Influence Marketing its Time has Come!
June 15, 2014
Marketing without content is a lot like having a million fake followers on Facebook or Twitter. Some people are ok with that and want to focus on the “image” and how they’re perceived. It could result in a quick fix but the problem is long term. Building a following whether it’s Twitter or a product you’ve developed takes time and nurturing to grow. Influence marketing according to Marketing Land’s Steve Olenski is when writers and contributors with a large audience are able to orient marketing activities around their voices.
There is what separates the “fake” from the “fearless.” Influencer marketing isn’t just about one person it’s about enlisting the help of many to create social change. It’s not about trying to get your “followers” to like something so a retailer will send you something free. It’s exactly what people like Jane Akre are doing-using their voice to bring awareness to a cause: Medical Mesh.
In “The Tipping Point,” Malcolm Gladwell poignantly illustrates influencer marketing as the “Law of the Few” which he describes thusly:
The success of any kind of social epidemic is heavily dependent on the involvement of people with a particular and rare set of social gifts.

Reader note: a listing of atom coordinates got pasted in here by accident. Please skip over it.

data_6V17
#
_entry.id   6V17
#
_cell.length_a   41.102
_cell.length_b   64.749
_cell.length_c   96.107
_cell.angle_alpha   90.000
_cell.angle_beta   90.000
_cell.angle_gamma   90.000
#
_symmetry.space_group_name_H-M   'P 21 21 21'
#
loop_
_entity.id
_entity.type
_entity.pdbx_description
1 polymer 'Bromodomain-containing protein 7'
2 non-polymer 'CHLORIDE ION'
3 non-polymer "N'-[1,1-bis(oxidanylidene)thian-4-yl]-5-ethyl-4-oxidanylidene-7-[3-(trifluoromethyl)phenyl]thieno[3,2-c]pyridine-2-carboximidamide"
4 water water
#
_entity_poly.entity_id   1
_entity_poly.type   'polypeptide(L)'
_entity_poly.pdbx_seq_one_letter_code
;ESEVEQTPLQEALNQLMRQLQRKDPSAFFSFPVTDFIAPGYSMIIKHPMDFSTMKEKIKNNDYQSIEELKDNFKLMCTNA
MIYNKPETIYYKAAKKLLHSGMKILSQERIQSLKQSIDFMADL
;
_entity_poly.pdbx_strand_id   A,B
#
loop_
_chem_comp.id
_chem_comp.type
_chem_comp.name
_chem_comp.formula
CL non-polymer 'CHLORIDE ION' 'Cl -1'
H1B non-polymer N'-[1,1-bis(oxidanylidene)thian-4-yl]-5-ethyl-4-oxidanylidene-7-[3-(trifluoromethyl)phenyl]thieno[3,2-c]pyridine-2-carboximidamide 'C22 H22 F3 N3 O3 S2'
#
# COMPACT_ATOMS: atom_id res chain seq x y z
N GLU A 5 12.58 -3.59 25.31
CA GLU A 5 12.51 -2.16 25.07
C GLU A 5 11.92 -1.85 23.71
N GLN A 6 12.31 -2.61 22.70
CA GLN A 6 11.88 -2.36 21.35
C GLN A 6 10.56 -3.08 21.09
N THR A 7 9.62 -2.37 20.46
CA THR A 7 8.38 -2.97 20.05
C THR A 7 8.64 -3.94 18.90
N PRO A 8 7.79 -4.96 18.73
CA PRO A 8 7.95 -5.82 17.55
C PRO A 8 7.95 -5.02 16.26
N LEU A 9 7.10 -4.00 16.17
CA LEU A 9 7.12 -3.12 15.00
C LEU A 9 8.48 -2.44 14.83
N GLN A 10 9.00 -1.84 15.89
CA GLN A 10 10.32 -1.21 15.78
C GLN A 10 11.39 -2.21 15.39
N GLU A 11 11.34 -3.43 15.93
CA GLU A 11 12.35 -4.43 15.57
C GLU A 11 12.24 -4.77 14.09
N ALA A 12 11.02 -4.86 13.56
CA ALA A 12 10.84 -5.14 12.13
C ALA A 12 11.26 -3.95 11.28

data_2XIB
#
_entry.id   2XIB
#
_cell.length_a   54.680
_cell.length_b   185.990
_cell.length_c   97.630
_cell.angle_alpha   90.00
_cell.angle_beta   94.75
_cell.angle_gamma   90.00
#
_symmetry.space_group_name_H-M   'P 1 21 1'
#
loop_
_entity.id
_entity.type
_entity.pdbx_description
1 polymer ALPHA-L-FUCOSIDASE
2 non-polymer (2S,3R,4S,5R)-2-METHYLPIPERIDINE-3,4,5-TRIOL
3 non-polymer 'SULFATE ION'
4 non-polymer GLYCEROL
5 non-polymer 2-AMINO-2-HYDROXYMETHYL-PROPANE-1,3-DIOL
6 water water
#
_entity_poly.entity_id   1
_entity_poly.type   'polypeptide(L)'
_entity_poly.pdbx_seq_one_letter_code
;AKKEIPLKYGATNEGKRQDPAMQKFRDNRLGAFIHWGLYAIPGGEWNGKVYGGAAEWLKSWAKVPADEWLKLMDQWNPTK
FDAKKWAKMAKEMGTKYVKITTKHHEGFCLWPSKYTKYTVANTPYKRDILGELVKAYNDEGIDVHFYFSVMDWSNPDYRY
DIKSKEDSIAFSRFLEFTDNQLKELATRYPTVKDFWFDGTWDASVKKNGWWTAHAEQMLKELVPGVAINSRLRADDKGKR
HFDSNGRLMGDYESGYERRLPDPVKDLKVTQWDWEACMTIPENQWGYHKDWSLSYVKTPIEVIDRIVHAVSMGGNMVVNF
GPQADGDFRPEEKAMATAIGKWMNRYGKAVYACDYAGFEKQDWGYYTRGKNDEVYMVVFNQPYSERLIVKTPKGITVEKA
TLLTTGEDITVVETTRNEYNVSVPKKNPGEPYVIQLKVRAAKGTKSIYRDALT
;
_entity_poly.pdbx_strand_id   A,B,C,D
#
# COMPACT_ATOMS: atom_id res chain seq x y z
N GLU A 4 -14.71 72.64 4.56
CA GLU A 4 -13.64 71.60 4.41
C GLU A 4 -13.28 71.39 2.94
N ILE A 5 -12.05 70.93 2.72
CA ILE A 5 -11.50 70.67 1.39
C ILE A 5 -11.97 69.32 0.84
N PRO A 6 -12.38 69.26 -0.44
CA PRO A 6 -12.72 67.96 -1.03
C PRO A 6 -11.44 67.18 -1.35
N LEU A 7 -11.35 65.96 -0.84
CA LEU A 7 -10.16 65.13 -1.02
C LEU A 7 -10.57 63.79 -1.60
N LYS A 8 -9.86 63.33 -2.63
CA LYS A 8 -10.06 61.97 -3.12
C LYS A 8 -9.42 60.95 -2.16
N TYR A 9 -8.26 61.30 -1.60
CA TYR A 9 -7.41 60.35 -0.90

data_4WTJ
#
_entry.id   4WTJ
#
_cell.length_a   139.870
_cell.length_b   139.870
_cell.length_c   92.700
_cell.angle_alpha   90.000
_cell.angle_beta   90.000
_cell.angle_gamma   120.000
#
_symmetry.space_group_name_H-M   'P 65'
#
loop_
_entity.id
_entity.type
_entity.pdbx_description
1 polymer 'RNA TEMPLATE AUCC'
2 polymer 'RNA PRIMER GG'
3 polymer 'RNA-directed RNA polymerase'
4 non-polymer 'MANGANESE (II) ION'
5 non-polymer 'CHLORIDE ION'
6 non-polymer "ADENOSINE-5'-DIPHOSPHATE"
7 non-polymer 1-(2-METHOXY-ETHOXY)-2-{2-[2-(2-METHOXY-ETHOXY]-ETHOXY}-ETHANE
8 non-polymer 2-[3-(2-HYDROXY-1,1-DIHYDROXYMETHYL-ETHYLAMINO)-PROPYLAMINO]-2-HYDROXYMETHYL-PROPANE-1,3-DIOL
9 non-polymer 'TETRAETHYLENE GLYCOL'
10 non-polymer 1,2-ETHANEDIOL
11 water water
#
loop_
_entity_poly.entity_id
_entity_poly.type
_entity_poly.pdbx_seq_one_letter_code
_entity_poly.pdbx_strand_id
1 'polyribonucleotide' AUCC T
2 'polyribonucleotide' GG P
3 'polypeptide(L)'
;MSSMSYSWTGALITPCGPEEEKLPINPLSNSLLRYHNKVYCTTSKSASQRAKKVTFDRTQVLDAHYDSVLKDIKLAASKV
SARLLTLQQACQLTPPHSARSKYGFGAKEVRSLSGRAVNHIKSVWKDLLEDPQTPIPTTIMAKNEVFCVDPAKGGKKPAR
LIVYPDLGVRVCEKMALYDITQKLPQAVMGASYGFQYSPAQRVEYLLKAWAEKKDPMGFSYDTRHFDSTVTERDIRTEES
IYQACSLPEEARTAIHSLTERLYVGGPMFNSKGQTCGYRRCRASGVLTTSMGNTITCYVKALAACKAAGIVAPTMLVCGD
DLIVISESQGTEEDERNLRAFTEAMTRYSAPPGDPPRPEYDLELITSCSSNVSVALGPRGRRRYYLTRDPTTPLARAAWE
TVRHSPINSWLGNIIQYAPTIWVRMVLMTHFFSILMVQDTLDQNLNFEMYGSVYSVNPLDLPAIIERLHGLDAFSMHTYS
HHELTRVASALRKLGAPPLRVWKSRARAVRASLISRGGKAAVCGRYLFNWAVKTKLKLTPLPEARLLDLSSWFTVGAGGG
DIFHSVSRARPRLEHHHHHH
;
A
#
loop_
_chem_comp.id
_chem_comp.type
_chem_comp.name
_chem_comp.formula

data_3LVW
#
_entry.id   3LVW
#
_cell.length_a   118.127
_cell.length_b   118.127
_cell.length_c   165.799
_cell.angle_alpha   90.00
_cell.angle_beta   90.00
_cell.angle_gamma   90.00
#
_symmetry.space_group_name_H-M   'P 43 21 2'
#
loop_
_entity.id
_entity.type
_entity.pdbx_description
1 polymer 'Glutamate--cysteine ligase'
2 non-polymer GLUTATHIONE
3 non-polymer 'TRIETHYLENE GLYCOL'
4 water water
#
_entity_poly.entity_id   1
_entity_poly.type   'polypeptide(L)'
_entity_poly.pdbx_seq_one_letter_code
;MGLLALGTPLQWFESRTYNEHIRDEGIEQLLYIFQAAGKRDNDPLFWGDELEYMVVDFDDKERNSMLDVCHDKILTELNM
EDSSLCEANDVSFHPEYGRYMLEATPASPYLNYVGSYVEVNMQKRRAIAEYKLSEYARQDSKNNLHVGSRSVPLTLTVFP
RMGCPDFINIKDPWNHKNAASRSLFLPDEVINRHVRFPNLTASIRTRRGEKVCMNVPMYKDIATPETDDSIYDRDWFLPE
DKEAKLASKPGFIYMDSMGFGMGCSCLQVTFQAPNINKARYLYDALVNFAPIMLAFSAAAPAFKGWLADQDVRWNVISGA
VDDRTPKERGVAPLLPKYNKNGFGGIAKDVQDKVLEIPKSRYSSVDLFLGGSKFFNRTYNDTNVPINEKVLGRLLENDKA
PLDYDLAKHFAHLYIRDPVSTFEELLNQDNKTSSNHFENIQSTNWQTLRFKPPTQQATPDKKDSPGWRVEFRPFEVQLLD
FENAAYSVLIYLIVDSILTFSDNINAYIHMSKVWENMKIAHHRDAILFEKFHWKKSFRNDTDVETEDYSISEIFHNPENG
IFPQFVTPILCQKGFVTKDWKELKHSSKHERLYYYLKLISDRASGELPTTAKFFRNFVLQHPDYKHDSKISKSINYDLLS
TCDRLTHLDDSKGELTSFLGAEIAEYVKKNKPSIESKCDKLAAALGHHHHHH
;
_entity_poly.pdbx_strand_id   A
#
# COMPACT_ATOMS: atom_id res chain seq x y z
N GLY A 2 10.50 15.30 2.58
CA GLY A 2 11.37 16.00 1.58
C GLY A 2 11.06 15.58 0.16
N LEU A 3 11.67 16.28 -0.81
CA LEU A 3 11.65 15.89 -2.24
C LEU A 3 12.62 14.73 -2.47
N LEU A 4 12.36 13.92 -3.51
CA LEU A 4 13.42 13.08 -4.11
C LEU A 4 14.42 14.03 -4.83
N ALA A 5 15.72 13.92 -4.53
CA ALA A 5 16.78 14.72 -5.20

Though influencer marketing has been popularized as the “it” tactic of 2014, Gladwell’s book (published 14 years prior in 2000) hits the nail on the head with the benefit of influencers to carry a conversation or idea to the masses. This idea is similar to the 80/20 Principle, which asserts that roughly 80 percent of the work is accomplished by 20 percent of participants.
This is what I refer to as social activism marketing. It’s not partisan it’s about championing for the people by the people; and I’m hopeful that this “trend” will become “entrenched” to combat The Sociopathic Business Model™. A fundamental for this to work is that 1. the person must have true influence 2. it’s about doing right not being right 3. must be able to motivate others to help take action.
Many will agree that what’s gone on at the VA is deplorable, what’s going on at the border is gut wrenching; and that there’s a serious mental health crisis in this country. We need facts and to create plans around those facts. The problem is when facts are distorted, erased or shredded then it leads to speculation. Social activism marketing requires facts to force accountability.
Get involved or help inspire others. Please forward any examples where social activism is trying to force accountability for positive change. The more people know the more we can all help each other.